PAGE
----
There are two different types of ocean current: surface circulation, or surface currents, and thermohaline circulation, also known as deep water currents. These two currents are affected and controlled by different forces, and they play a pivotal role in distributing various natural resources. One of the most important functions of ocean currents, particularly deep water currents, is distributing heat from warmer regions to cooler ones and vice versa.
Surface currents make up just one-tenth of all the water in the ocean. Surface currents are driven primarily by the wind. However, there are a number of other factors in play that determine the direction and speed of the current. In particular, ocean currents are affected by heat from the sun and by gravitational pull. Currents are also affected by geographic features on the sea floor and along the coast.
The directional flow of surface circulation is heavily influenced by the Coriolis Effect. As Earth rotates on its axis, it creates a horizontal pull that forces the currents in a particular direction. North of the equator, currents flow in a circular pattern towards the right. In the southern hemisphere, currents flow in the opposite direction, to the left.
Water expands when it is heated, causing the water levels in the equator to be marginally higher than it is at other latitudes. Winds then blow on the ocean’s surface and the water moves, causing friction between the wind and the water.
As winds act on the surface of the ocean, water tends to pile or pool. Gravity then acts on the forces of the water, driving them away from the pool. The Coriolis Effect directs the water in a circular motion around the pool. These large pools are known as gyres. There are prominent gyres in each of the world’s oceans and both hemispheres.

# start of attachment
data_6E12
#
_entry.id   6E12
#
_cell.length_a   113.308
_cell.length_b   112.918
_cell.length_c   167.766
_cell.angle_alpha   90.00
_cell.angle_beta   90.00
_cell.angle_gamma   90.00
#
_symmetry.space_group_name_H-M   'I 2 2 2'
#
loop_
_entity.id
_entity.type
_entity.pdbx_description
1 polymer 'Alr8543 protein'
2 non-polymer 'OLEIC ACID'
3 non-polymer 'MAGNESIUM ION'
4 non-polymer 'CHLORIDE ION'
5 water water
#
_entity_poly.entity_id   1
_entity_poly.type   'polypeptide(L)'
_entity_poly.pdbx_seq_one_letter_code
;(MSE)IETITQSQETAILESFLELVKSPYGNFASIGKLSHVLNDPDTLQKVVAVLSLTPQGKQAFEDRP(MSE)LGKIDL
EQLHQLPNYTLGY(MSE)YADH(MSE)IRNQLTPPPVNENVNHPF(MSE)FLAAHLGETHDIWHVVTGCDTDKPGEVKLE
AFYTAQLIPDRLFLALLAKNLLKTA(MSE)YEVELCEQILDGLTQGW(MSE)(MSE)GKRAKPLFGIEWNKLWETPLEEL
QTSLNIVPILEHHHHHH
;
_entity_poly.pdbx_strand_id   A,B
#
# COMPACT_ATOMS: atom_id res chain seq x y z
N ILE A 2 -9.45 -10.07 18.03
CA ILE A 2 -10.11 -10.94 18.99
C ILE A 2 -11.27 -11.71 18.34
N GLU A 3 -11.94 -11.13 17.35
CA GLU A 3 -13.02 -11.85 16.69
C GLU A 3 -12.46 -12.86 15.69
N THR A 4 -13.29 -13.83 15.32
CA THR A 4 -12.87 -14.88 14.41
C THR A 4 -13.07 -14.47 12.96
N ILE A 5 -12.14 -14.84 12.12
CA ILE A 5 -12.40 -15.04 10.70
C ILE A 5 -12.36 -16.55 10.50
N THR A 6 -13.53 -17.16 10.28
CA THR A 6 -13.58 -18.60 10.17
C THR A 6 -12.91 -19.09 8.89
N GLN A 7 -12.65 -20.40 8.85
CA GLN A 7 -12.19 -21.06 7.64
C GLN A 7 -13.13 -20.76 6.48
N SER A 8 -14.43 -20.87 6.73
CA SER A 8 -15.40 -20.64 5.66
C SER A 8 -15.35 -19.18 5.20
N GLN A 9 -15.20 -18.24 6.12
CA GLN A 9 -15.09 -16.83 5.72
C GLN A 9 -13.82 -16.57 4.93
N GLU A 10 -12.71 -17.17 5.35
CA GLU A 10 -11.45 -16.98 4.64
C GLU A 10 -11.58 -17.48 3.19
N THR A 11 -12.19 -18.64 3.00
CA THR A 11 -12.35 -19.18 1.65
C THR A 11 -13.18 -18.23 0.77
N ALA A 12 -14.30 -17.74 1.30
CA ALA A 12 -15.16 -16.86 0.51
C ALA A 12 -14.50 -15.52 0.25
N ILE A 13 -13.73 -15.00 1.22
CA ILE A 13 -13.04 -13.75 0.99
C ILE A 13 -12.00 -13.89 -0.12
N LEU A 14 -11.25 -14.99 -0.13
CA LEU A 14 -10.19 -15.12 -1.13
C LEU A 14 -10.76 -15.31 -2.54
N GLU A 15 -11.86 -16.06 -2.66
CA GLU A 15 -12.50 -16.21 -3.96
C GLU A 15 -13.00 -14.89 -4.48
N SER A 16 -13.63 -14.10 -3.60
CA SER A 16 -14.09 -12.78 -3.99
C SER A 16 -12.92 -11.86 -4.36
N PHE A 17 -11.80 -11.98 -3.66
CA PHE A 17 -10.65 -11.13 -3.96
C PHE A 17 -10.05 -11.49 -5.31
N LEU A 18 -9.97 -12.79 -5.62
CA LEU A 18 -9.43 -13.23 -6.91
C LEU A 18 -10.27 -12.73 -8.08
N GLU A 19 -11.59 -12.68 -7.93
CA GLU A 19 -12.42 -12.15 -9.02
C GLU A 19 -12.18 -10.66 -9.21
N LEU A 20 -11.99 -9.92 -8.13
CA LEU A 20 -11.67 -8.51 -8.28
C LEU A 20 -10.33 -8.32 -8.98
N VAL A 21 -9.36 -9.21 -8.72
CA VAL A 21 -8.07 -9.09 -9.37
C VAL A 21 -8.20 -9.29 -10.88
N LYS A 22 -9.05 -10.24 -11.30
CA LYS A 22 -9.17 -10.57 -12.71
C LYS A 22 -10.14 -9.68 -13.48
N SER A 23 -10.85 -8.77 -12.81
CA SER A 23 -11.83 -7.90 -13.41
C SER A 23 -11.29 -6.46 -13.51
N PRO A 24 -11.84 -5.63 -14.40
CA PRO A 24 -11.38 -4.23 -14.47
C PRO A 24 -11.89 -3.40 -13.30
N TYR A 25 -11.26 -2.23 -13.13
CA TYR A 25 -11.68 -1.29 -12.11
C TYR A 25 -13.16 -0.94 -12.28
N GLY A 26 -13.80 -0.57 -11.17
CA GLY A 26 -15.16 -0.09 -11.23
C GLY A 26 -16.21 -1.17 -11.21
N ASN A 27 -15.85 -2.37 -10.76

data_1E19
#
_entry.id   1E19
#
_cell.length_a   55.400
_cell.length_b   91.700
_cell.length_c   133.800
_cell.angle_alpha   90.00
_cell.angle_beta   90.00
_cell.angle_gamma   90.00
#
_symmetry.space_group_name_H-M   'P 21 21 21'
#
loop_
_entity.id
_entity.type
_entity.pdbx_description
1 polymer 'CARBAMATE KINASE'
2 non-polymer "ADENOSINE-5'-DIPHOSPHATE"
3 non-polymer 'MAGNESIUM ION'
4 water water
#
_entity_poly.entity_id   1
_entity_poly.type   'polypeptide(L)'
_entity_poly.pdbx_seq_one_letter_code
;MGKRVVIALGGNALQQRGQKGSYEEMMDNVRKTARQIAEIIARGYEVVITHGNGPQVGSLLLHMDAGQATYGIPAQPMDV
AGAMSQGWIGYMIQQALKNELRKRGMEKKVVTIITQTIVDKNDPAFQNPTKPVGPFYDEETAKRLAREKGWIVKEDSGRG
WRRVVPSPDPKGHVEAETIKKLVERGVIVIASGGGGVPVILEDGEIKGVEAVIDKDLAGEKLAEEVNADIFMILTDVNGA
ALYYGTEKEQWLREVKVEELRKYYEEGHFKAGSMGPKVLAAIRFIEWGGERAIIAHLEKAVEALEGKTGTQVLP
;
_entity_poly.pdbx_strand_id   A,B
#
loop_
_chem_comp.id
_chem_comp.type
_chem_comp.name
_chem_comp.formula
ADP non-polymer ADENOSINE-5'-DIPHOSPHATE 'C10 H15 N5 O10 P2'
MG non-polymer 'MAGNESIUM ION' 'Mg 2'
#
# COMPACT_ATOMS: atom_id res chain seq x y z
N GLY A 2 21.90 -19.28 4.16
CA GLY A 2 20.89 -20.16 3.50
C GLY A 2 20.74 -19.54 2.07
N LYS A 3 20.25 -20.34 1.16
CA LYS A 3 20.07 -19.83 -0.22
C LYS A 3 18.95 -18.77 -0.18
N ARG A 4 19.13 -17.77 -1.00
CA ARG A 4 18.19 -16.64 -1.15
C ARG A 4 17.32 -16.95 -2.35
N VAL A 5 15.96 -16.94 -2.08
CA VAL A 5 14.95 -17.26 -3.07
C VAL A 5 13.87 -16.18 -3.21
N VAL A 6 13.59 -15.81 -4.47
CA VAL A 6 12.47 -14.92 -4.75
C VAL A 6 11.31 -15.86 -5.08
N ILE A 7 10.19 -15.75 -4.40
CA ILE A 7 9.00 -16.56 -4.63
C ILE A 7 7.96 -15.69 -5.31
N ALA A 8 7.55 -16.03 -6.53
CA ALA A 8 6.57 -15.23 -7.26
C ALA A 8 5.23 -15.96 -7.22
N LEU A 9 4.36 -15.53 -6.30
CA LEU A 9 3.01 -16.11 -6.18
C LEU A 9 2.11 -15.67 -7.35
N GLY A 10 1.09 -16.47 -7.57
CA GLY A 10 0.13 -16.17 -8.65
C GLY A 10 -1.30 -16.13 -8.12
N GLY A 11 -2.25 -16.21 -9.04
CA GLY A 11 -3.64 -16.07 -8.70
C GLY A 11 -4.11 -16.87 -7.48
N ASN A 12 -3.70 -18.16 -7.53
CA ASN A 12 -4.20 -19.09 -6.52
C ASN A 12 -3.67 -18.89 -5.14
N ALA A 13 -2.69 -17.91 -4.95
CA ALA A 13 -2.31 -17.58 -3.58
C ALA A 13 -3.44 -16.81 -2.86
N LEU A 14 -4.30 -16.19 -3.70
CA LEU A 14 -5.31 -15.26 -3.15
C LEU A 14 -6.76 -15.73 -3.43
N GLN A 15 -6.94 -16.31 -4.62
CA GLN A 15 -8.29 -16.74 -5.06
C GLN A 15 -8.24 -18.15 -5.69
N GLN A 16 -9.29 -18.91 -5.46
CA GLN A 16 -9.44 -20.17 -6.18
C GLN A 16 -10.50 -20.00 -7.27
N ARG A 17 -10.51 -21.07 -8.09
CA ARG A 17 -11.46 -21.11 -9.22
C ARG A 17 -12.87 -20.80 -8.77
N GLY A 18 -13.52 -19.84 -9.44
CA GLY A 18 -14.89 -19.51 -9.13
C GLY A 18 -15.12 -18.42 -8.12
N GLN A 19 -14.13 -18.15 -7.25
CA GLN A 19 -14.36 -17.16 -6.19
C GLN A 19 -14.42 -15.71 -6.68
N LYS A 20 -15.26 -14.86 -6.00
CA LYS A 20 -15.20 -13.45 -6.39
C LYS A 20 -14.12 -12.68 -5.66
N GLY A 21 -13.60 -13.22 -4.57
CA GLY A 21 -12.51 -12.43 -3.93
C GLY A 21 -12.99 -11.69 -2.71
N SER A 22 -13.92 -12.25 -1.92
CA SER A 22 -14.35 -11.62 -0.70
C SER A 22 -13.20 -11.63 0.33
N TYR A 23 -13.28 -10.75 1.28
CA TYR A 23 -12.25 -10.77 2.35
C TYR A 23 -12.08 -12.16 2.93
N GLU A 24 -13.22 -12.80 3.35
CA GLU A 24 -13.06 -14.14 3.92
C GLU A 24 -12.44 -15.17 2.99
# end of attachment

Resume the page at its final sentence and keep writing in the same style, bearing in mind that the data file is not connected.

Perhaps the best known of these gyres is the Gulf Stream in the mid-Atlantic. The Gulf Stream channels warmer water from the trade winds at the equator to the shores of England, Spain and much of the European mainland. The Gulf Stream keeps the temperature of much of Europe warmer than it normally would be that far north, and is responsible for the relatively mild climates of England, France, and Germany.
Thermohaline circulation takes its name from two Latin roots. Thermo- means temperature and -haline means salt. Thermohaline currents are driven by the differences in water temperature and salinity, both of which affect the density of the deep-water oceans.
While surface currents are driven by the wind and flow in predictable circular patterns, deep water currents take place far below the surface of the water, where the light of the sun does not penetrate.
Thermohaline circulation is often referred to as the global conveyor belt. As water evaporates or freezes, particularly in the oceans nearest the poles, sea salt remains. This further salinates the ocean water, and the heavier, saltier water sinks to the ocean basins. There, differences in water temperature and salinity drive the ocean currents north and south.
While surface currents affect the climate in obvious ways, thermohaline currents also affect global temperatures, keeping the poles colder and moving warmer waters to the equatorial regions. They are also responsible for distributing nutrients and other bio-matter across the oceans. Thus ocean currents play a tremendous role in maintaining the health of the oceanic ecosystem.
Resources“Ocean current.” Encyclopædia Britannica. Encyclopædia Britannica, inc., n.d. Web. 14 Mar. 2017.“Ocean currents.” Ocean currents | National Oceanic and Atmospheric Administration. N.p., n.d. Web. 14 Mar. 2017.Stott, Dr. Lowell D. “Ocean Currents and Climate.” USC University of Southern California-Department of Earth Sciences. USC University of Southern California, n.d. Web. 14 Mar. 2017.